Teams will search for documentation of Bush's National Guard service
In an effort to quell rising criticism the White House today announced the establishment of a 750 member team that will search for records documenting President Bush's service in the National Guard. The search team will be headed by David Elemeno who was previously head of Records Retention for the Arthur Andersen consulting firm. At question is a period of several months when the young George W. Bush was living in Alabama and working on the senatorial campaign of a family friend. Bush's official biography states that during this period he twice saved the nation from invasion from Cuba, and was on one occasion required to take command of an aircraft carrier in the Gulf of Mexico during an ongoing action against the fishing fleet of Veracruz, Mexico.
The White House is attempting overcome a growing belief that records concerning the President's service may not exist. In an apparently coordinated effort a number of Administration officials released statements today in support of the search.
Speaking to the Security Council of the Southern States Ladies Home Quilting Association, Secretary of State Colin Powell said "My colleagues, every statement I make today is backed up by sources, solid sources. These are not assertions. What we are giving you are facts and conclusions based on solid intelligence. I will cite some examples, and these are from human sources. Well, not exactly human sources, since no one actually saw him in Alabama. But intelligence. If that word can be used in this context.". His speech was accompanied by aerial photographs of the states of Texas and Arizona with circles and arrows that Secretary Powell said indicated the probable locations of the President's service, and several artists' interpretations of what President Bush might have looked like during his time in the National Guard.
Interviewed at the Pentagon, Secretary of Defense Donald Rumsfeld expressed no doubts about the existence of the records. "Not only do we know the records exist" he asserted, "but we know where they are. They're in Denver and in St. Louis, or somewhere around there."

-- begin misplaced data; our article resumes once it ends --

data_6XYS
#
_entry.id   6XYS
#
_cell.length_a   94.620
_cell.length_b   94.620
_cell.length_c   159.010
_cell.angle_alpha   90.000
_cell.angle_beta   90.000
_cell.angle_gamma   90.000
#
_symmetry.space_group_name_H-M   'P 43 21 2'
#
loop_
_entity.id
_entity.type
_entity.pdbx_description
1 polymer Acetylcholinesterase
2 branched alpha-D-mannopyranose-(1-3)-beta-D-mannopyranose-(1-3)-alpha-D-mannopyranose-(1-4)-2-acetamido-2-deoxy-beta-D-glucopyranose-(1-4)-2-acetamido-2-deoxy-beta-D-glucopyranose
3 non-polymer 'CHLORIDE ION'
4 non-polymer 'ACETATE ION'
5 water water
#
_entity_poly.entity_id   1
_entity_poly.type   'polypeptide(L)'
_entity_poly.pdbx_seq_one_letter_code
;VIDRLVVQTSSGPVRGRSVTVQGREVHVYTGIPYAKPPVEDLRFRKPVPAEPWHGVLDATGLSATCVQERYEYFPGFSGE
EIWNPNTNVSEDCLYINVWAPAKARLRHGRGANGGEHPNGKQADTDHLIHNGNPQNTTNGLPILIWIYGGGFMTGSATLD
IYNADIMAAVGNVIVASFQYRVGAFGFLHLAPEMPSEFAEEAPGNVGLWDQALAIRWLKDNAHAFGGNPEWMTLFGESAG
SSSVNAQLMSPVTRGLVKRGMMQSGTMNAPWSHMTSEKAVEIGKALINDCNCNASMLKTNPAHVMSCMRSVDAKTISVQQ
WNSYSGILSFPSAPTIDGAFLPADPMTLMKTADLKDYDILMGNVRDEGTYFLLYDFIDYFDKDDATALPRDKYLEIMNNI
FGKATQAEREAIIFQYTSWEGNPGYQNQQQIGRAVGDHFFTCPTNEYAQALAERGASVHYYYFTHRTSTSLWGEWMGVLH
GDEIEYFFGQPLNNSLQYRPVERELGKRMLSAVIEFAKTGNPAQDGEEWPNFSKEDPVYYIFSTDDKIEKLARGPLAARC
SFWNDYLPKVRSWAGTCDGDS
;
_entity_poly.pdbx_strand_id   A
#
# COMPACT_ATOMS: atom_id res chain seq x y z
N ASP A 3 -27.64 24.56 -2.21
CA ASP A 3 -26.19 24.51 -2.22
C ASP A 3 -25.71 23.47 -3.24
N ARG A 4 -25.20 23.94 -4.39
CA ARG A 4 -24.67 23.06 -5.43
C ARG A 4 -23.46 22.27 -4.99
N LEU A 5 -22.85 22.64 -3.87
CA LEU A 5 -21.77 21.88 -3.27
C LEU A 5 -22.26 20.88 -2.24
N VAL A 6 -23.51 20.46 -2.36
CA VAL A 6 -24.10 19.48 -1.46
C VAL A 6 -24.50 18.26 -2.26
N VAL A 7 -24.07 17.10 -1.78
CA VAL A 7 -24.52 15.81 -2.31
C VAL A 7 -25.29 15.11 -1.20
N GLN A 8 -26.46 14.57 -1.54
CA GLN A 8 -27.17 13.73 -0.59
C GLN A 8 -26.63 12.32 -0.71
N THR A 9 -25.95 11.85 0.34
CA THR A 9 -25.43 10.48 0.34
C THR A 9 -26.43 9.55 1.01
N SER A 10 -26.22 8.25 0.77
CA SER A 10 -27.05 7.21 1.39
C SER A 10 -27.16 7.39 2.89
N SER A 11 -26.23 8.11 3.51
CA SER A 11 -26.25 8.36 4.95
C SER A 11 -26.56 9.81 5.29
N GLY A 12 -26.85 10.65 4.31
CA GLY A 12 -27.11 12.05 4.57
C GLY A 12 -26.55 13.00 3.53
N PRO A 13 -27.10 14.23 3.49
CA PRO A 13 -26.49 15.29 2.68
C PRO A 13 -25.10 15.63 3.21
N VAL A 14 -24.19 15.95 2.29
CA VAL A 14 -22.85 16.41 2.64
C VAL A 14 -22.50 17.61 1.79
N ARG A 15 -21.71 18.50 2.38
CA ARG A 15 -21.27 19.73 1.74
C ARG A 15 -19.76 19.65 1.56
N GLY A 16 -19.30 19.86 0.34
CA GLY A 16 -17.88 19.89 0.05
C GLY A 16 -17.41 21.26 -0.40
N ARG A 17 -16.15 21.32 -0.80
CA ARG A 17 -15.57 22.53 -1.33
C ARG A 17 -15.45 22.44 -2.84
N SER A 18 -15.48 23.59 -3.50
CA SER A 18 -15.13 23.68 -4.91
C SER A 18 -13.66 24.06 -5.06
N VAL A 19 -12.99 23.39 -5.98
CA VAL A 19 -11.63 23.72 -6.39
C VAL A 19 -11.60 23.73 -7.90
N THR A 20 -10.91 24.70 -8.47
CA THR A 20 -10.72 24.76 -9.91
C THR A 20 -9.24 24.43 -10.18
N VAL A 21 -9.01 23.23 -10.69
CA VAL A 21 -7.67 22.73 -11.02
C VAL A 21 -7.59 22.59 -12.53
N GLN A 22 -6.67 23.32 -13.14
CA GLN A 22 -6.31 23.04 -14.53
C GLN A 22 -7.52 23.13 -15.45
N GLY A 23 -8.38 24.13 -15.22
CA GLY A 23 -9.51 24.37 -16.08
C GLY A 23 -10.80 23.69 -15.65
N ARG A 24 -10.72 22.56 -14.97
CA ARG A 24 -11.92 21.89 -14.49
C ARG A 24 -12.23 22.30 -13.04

Meanwhile, White House spokesman Scott McClellan displayed documents that he said proved that then Lieutenant Bush did participate in National Guard training during the time he lived in Alabama. Under questioning Mr. McClellan was forced to admit that the documents, a receipt for 12 cases of champagne from National Wines and Liquors in Houston and a medical report from Montgomery, Alabama showing treatment for a deviated septum did not conclusively prove that the President had, in fact, taken part in the required training.
Mr. McClellan also stated that the President's work on the Senate campaign of William Blount should count as national service since he was "fighting the nation's enemies".
Speaking through his spokesbutler Democratic presidential frontrunner John Kerry said "I really have no questions about President Bush's possible use of his family connections to escape combat service in Vietnam and his extraordinary failure to fulfill his commission in the National Guard. The President's lack of character, and possible cowardice don't interest me at all. I have no time to spend quibbling over the definition of terms like AWOL and desertion. Really, there are much more important things to talk about than the President's failure to meet his obligations, and his lack of honesty. It's far too early to even bandy about a term like Cover Up. If you ask me any questions about the President leaving his station in the National Guard I will have to answer just like the President and say No Comment. By the way, do you have Terry McAuliffe's number?"